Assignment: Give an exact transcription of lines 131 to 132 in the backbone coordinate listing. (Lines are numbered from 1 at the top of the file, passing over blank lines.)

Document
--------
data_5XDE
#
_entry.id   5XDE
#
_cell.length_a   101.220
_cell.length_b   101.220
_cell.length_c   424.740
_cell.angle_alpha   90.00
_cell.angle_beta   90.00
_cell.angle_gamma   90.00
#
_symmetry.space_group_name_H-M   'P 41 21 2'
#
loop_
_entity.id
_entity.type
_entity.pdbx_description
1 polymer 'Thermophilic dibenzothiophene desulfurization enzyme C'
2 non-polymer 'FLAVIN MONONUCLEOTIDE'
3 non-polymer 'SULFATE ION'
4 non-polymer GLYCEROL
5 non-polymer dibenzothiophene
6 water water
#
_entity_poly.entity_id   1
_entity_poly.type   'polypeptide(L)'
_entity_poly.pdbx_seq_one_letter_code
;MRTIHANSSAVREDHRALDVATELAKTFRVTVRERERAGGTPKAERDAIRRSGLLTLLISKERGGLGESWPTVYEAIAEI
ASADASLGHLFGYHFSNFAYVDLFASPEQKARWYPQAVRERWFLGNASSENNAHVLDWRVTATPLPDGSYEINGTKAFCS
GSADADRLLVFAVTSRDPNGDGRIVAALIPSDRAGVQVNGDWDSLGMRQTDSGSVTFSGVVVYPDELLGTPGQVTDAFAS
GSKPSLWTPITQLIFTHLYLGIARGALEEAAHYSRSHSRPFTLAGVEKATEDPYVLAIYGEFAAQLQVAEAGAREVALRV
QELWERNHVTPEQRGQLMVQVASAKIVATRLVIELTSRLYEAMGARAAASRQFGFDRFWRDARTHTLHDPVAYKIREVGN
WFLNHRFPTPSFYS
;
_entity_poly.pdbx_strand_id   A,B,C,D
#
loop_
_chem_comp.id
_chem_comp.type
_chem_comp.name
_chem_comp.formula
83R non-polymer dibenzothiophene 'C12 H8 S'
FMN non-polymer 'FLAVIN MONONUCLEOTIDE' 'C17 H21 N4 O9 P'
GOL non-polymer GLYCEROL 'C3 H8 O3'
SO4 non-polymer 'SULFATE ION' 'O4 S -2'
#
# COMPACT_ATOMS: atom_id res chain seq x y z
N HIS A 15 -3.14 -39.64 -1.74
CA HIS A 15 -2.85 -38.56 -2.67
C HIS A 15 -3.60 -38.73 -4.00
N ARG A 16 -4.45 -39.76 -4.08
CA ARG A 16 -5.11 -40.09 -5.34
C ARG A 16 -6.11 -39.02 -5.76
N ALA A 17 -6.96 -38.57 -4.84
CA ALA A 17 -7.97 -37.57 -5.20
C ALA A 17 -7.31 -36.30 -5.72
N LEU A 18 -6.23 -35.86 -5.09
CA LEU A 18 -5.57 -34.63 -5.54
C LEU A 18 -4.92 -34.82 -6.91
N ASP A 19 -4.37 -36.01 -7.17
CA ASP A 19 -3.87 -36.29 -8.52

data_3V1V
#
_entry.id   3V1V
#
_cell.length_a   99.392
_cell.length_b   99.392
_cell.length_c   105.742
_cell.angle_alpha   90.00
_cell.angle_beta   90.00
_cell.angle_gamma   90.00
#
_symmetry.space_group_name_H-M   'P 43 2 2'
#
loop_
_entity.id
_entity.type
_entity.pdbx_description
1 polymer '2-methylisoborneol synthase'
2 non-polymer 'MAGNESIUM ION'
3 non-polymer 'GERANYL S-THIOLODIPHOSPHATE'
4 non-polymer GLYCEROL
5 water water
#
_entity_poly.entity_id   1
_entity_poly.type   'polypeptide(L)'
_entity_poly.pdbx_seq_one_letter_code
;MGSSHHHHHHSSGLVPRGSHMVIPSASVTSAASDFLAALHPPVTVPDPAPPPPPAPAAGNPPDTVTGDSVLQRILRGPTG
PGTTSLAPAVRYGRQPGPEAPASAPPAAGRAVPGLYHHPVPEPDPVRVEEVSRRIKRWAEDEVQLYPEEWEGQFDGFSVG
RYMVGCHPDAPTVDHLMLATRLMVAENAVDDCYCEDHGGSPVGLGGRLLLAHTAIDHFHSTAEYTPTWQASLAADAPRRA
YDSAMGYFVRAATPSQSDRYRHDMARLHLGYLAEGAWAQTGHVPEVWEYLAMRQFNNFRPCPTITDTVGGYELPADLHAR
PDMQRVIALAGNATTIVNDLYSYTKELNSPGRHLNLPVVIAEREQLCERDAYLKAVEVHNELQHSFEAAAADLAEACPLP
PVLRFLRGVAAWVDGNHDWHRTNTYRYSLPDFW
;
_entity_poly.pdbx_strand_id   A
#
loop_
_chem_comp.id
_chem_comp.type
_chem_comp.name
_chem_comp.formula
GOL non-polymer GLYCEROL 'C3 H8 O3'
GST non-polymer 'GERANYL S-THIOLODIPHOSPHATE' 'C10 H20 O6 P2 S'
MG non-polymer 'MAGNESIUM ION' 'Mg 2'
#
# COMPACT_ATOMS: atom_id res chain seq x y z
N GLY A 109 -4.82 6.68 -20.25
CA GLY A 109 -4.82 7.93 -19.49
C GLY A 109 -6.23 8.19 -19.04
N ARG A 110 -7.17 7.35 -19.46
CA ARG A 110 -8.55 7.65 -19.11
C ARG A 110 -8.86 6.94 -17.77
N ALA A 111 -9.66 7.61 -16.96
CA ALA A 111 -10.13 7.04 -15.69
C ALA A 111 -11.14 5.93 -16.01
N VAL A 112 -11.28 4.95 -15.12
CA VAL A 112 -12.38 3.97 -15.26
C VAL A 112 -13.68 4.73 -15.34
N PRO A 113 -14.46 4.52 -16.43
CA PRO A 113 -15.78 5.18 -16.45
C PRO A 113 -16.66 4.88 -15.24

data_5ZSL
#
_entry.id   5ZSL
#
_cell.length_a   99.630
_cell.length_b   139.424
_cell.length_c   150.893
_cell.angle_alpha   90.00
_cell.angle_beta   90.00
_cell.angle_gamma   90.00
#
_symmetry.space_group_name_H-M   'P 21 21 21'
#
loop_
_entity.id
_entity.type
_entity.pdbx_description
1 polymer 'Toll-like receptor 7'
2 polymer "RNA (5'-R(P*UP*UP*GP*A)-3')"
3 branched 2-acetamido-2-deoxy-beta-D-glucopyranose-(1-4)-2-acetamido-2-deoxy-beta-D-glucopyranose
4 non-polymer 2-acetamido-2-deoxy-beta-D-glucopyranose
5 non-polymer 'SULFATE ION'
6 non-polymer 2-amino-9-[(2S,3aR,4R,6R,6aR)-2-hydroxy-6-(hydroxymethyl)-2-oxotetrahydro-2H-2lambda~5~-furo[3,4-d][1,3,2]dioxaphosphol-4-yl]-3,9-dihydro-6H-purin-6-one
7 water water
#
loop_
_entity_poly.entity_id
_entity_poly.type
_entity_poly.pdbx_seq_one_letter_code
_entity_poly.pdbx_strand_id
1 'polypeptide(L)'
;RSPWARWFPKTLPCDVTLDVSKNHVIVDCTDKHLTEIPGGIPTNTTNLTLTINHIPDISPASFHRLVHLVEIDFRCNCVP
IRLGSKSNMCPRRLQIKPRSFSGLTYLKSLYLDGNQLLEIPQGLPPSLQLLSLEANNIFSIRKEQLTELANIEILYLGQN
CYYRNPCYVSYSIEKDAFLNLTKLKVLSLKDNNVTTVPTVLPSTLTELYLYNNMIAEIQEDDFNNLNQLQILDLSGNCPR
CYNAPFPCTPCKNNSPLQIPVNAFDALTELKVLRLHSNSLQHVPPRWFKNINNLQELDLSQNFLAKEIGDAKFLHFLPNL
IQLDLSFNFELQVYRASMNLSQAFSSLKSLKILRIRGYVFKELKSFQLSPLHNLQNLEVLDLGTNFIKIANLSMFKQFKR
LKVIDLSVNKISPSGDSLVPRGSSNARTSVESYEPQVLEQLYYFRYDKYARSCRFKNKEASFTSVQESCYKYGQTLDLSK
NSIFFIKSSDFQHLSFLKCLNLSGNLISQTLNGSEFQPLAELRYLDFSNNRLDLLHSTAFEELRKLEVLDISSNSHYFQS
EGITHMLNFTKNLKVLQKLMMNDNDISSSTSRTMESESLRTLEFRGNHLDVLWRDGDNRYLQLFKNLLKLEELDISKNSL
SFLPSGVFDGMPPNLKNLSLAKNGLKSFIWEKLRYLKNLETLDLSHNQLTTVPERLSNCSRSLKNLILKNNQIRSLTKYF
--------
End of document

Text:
_cell.angle_gamma   90.00
#